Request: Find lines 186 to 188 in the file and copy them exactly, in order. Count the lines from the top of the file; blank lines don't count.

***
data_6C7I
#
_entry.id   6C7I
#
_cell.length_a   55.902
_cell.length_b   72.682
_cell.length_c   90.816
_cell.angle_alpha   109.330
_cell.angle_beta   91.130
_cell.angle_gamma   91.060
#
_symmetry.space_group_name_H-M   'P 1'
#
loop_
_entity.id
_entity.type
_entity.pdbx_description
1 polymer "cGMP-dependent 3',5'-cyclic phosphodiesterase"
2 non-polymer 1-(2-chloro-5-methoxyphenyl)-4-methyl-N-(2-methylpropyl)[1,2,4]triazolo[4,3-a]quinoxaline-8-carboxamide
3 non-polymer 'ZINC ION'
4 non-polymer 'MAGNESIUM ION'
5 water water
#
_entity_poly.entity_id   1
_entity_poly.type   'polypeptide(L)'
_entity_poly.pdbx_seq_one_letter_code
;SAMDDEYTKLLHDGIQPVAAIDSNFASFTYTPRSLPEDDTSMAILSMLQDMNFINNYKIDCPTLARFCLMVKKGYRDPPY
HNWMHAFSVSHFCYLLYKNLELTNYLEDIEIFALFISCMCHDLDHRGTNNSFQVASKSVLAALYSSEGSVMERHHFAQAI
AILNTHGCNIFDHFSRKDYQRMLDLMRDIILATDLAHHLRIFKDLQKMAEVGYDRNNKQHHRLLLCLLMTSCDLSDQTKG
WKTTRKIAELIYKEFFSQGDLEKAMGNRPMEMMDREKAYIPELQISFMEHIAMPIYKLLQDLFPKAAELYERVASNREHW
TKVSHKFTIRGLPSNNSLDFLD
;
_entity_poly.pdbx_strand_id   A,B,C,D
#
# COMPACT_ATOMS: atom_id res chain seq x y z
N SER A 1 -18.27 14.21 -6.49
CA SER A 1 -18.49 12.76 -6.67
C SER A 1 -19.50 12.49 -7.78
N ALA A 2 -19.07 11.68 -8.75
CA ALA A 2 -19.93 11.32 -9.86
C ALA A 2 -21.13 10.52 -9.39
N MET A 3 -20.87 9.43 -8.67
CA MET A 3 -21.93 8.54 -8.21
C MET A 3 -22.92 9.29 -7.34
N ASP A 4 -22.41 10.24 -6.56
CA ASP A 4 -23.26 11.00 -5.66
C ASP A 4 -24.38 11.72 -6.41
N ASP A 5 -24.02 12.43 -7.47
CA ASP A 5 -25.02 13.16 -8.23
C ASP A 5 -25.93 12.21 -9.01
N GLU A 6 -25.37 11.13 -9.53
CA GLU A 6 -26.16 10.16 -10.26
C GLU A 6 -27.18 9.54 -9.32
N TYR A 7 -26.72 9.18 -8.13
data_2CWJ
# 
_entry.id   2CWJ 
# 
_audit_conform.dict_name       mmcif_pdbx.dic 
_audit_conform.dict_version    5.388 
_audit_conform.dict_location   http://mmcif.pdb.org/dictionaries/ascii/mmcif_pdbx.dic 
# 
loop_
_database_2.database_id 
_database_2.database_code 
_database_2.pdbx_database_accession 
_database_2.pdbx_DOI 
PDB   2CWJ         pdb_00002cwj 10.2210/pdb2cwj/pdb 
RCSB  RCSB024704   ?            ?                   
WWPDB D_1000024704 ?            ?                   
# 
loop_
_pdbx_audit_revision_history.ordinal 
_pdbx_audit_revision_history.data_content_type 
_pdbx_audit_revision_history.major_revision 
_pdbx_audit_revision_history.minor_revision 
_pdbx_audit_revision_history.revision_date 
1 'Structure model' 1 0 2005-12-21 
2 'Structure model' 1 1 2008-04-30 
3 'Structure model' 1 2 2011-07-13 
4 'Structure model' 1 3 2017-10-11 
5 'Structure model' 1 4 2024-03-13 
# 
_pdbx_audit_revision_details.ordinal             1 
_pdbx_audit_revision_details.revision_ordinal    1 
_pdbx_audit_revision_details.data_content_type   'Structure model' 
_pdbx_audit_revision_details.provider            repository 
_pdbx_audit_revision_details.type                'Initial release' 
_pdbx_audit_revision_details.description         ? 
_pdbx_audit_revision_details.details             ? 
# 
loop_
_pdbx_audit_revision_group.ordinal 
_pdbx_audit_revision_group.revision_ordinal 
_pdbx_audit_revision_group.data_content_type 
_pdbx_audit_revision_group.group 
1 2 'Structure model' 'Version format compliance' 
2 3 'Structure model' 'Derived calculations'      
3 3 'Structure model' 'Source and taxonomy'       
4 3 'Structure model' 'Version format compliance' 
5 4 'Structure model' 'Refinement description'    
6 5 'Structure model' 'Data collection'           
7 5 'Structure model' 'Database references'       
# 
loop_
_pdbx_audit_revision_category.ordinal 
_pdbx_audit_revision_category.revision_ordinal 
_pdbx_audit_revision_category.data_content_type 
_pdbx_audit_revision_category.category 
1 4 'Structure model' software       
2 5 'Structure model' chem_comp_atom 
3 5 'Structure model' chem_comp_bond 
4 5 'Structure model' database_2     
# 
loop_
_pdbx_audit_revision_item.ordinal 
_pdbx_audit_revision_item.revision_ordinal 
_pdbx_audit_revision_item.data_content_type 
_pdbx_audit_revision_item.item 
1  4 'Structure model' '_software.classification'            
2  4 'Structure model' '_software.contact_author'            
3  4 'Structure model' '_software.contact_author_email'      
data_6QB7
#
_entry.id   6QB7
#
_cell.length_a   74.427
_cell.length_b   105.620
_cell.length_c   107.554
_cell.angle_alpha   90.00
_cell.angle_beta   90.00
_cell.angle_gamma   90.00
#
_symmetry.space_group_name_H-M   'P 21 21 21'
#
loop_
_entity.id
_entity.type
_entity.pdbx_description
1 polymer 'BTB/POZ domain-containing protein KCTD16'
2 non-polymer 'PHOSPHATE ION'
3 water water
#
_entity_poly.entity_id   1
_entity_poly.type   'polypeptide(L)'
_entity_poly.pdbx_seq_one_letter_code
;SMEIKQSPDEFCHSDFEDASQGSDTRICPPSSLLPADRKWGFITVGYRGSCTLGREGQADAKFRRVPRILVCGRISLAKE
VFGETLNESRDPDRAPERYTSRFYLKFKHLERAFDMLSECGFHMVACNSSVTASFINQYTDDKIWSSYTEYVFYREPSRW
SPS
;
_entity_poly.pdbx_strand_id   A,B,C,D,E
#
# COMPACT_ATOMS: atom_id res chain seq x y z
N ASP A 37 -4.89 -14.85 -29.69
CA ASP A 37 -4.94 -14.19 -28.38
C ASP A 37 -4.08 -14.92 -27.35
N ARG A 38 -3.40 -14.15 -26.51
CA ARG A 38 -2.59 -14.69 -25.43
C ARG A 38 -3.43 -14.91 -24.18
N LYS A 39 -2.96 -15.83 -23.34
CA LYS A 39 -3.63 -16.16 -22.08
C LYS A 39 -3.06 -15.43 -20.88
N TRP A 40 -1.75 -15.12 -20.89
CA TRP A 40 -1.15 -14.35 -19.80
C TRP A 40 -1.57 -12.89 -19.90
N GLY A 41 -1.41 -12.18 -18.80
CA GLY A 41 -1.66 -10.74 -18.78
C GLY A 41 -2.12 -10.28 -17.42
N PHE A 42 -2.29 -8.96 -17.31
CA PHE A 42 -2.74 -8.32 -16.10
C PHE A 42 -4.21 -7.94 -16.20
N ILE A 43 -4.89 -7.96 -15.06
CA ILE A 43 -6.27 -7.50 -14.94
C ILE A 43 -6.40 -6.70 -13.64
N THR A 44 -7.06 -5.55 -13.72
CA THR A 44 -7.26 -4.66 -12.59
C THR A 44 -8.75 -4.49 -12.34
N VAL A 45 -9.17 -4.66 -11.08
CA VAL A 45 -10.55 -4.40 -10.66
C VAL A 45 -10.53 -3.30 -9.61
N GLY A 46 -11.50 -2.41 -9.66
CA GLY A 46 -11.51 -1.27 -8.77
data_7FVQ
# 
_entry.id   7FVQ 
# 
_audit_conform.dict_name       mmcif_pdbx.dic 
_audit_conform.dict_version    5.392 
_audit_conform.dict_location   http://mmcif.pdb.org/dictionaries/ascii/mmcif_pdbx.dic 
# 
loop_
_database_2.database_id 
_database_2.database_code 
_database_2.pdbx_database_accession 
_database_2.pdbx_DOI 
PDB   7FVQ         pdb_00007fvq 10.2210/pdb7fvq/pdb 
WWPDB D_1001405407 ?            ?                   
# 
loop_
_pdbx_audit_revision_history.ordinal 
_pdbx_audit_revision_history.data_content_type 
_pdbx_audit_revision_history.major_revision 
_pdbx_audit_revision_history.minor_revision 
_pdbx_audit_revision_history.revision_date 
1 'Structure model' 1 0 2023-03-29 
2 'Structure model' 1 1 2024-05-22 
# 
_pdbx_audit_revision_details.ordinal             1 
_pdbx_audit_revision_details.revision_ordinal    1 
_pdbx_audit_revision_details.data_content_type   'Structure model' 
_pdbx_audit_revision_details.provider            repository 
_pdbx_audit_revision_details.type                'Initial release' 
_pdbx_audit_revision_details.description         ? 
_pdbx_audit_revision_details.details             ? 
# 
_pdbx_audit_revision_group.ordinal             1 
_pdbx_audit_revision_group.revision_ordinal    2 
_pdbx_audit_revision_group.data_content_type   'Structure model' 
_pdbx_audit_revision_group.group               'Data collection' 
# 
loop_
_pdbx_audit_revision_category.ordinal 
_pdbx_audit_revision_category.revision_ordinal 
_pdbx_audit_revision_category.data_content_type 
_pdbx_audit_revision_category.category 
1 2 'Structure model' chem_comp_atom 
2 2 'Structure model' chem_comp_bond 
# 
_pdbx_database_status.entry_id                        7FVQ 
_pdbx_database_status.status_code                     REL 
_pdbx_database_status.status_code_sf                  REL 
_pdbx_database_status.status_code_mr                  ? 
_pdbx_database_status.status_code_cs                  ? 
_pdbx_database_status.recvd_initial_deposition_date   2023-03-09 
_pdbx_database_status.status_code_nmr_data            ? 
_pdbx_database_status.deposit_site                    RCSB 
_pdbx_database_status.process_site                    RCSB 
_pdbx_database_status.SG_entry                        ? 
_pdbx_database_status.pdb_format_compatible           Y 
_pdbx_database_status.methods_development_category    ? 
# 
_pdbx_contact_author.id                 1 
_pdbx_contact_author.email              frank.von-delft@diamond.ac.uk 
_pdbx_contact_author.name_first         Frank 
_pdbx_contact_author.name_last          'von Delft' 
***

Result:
# 
_audit_conform.dict_name       mmcif_pdbx.dic 
_audit_conform.dict_version    5.392 